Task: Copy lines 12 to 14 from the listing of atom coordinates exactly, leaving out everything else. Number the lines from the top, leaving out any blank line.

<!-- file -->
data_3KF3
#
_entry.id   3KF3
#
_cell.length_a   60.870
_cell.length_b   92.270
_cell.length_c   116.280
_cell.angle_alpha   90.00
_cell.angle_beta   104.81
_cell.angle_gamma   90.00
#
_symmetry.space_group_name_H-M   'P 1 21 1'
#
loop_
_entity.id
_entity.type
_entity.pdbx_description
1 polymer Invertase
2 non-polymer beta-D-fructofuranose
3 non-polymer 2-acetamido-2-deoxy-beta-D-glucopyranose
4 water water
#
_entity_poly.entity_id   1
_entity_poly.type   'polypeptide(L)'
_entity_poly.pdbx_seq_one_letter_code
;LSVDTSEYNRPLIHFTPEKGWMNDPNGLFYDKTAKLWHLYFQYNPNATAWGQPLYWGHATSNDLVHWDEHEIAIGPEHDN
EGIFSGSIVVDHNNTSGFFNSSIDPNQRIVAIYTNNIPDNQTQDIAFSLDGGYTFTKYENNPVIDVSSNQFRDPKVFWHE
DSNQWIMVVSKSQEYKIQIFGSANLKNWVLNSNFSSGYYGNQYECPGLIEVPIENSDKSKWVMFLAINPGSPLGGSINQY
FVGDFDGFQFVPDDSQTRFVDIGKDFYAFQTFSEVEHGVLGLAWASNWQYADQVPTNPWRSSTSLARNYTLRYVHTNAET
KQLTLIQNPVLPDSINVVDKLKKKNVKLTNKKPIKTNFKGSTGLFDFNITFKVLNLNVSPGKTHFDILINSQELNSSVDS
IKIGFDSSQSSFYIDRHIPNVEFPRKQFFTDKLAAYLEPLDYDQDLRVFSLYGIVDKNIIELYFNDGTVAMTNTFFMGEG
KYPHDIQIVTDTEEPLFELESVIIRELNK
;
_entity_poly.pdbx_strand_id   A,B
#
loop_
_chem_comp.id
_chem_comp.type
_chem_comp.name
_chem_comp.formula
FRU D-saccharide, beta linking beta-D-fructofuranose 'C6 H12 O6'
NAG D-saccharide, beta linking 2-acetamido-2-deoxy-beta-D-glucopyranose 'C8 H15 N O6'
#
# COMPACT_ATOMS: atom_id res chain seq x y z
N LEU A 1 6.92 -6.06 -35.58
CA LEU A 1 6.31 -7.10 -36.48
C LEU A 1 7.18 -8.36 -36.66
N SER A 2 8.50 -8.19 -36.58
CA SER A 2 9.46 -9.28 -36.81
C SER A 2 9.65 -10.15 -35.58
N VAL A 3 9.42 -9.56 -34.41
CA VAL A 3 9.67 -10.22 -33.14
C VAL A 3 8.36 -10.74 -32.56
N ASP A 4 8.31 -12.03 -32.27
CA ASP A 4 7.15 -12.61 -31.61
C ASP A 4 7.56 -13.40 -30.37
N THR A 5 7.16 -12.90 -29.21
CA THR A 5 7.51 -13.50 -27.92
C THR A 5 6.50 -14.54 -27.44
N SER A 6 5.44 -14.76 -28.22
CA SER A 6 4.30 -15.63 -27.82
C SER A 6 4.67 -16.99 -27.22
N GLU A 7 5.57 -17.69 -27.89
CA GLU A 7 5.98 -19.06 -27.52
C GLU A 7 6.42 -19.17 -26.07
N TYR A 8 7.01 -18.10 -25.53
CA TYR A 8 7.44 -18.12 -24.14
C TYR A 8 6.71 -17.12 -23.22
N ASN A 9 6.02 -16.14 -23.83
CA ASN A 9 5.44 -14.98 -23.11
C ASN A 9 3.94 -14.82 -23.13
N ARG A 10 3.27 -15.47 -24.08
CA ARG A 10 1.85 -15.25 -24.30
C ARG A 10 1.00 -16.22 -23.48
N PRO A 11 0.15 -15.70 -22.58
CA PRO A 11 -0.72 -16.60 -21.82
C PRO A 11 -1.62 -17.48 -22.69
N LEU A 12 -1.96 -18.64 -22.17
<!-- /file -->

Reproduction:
_symmetry.space_group_name_H-M   'P 1 21 1'
#
loop_